In episode 72 of Gilligan's Island, Hollywood director Harold Hecuba pays a visit and the castaways stage a musical version of Hamlet to try to impress him. For Michael King, who has watched all 98 episodes of the show multiple times, that plotline is a metaphor. What the Gilligan, the Skipper, et al. did with Shakespeare, Ghostlight is doing with Gilligan's Island: taking it out of its normal context (in this case, television) and trying to reproduce it in a different format (the musical) with limited technical resources.

Ghoslight's production of Gilligan's Island: The Musical opens a two-weekend run on Thursday at the Capitol Theatre, and King - the director and production designer - is taking his assignment very seriously. For one thing, the musical was written by series creator Sherwood Schwartz (who also gave us The Brady Bunch) and his son, Lloyd J. Schwartz, with music and lyrics by Sherwood's daughter, Hope Juber, and her husband Laurence. And the Jubers will be attending the March 4 Quad Cities performance.

But King also takes his Gilligan seriously, period. "There are so many levels of comedy going on in that show," he said. Add to that some of the topical material raised by the show - such as the space race and the Cold War - and that it might be the ultimate in high concept (a clear ancestor of Lost), and you've got the recipe for a classic. "There's definitely a reason it hasn't been off the air in 40 years," King said.

The Schwartz family tackled the Gilligan's Island musical in the early 1990s, but it's only been staged a handful of times. The reason, King said, was that the family wanted to ensure that productions remain true to the original series. "They've been very selective of who they'll let do it," he said.

The principal cast includes Nick Hulstrom as Gilligan, George Schulz as Skipper, Bob Weinberg as Thurston Howell III, Peggy Freeman as Lovey Howell, Rochelle Buske as Ginger, Andy Lord as the Professor, and Linnea Ridolfi as Mary Ann.

King said he'd had his eye on Hulstrom for Gilligan for months, but the Professor was hard to cast. It was a Prenzie Players production of The Tempest (there's that Shakespeare again!) that showed King that Lord was ideal for the Professor. Both roles require an actor to spit out a lot of syllables that most people will find hard to understand, but Lord makes that connection easier.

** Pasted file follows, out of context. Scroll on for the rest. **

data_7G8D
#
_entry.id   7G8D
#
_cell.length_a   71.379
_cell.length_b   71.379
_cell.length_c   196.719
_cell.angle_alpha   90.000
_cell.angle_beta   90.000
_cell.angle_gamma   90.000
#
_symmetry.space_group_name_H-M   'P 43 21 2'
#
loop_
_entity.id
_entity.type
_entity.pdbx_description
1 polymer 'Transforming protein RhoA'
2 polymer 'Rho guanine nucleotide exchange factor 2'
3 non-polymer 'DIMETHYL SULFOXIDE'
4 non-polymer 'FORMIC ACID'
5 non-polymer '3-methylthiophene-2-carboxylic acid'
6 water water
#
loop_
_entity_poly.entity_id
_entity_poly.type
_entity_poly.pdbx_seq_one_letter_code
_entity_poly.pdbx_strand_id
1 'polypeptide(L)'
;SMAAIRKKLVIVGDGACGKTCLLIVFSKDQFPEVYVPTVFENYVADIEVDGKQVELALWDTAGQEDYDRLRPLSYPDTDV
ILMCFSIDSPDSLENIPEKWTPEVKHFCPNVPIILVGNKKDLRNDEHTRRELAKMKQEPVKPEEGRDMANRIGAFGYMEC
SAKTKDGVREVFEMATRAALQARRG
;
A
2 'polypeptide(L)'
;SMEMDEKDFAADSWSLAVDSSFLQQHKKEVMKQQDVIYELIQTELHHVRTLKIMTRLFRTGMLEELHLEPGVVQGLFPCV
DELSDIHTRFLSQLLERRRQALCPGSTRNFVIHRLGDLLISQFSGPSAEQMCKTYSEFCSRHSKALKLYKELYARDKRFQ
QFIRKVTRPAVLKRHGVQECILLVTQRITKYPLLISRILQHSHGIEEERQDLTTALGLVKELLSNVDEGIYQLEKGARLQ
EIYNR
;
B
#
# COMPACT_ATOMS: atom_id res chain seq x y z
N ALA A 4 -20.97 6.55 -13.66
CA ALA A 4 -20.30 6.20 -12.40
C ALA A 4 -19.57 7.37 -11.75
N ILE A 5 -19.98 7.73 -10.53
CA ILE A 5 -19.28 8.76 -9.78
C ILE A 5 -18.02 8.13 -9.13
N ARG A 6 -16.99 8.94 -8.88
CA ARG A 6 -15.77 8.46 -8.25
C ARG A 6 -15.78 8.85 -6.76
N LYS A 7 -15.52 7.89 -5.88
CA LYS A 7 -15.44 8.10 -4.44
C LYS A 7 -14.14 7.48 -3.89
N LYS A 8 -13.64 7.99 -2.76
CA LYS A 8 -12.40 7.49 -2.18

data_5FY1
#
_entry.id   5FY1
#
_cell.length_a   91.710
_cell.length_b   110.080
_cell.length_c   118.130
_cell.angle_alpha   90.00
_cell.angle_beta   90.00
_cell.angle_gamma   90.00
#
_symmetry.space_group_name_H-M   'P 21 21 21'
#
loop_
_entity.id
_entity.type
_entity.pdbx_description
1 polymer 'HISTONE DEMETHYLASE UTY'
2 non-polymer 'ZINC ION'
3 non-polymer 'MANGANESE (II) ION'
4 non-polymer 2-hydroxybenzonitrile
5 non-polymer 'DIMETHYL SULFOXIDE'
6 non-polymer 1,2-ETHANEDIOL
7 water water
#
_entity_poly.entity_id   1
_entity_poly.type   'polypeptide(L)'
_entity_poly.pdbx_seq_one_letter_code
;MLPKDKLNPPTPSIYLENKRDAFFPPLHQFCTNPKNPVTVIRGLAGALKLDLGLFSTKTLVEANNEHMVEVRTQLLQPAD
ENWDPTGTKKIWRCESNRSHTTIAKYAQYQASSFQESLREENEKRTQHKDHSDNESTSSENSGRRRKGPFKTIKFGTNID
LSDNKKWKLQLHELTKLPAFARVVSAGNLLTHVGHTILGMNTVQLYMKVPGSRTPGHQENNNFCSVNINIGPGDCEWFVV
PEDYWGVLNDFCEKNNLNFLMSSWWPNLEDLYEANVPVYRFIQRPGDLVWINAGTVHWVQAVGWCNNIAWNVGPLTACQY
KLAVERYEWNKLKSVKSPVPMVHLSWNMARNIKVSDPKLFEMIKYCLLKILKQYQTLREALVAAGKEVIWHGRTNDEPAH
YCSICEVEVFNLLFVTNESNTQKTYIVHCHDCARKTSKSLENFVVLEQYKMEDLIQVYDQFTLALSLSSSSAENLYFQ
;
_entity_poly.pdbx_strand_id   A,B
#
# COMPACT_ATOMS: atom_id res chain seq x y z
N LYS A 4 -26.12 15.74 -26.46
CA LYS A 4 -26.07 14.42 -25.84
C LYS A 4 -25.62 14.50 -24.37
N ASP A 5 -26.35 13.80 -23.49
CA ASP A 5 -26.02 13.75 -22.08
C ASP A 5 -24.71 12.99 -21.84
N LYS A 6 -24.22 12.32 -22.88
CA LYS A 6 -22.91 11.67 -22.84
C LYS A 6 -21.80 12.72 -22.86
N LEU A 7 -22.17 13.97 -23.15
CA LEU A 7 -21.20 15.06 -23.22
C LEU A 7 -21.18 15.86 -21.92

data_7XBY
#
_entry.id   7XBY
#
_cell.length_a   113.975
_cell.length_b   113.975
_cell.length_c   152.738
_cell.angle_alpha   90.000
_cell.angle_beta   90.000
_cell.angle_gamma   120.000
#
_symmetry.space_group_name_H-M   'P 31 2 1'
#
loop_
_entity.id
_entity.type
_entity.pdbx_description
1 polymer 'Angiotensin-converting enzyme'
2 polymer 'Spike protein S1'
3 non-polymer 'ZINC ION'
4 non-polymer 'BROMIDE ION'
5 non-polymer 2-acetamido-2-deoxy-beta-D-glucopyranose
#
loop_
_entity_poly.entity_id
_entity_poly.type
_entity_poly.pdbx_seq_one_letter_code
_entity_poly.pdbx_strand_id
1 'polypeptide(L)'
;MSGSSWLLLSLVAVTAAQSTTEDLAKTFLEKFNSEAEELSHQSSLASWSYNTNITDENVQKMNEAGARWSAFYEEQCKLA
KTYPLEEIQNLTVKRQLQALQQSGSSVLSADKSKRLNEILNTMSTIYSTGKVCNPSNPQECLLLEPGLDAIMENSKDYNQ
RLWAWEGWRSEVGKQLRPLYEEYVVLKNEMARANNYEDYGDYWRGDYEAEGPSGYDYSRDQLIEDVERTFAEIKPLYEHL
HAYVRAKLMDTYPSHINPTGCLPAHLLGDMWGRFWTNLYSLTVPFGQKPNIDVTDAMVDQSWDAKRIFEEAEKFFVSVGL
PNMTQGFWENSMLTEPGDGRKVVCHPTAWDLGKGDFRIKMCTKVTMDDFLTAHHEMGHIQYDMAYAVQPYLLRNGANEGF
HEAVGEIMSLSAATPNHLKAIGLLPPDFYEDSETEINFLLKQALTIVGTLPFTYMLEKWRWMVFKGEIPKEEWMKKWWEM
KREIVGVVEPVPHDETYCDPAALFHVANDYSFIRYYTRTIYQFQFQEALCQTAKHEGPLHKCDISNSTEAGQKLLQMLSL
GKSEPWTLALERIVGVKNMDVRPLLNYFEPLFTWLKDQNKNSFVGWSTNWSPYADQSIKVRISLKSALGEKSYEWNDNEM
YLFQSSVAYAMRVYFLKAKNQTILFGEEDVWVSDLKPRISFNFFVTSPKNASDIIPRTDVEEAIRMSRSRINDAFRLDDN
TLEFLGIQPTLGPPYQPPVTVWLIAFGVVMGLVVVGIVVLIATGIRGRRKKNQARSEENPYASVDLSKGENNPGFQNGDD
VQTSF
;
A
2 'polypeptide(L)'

While the story for the musical is new, it will have plenty of familiar elements, from guest stars to "coconut contraptions" to dream sequences. But it will also have a lot that's fresh. Gilligan is trying to save the world, and the songs add an emotional life to the characters that the show never had.

Musically, the play is omnivorous, including styles as diverse as country waltz, calypso dance, and the classic Broadway showtune. And, of course, there's that impossibly catchy theme song ... .

The director said he's encouraged the performers not to mimic the original actors but to stay true to the characters. But how will audiences react to something that takes Gilligan's Island so seriously, when its appeal is so heavily based on kitsch?

King said he's not concerned, but he clearly hopes that people might re-evaluate the show based on the musical. "Folks are going to come see this show because they love the characters and Gilligan's Island," he said. Yet the script "rekindled my love affair with the show I had 20 years ago. I heard Gilligan's voice again."

Gilligan's Island: The Musical will be performed at the Capitol Theatre in downtown Davenport on March 3, 4, 5, 6, 10, 11, 12, and 13. Showtimes are 7:30 p.m. Thursdays through Saturdays and 2:30 p.m. Sundays. Adult tickets are $12. For tickets or more information, visit ( or call (563)505-7507.

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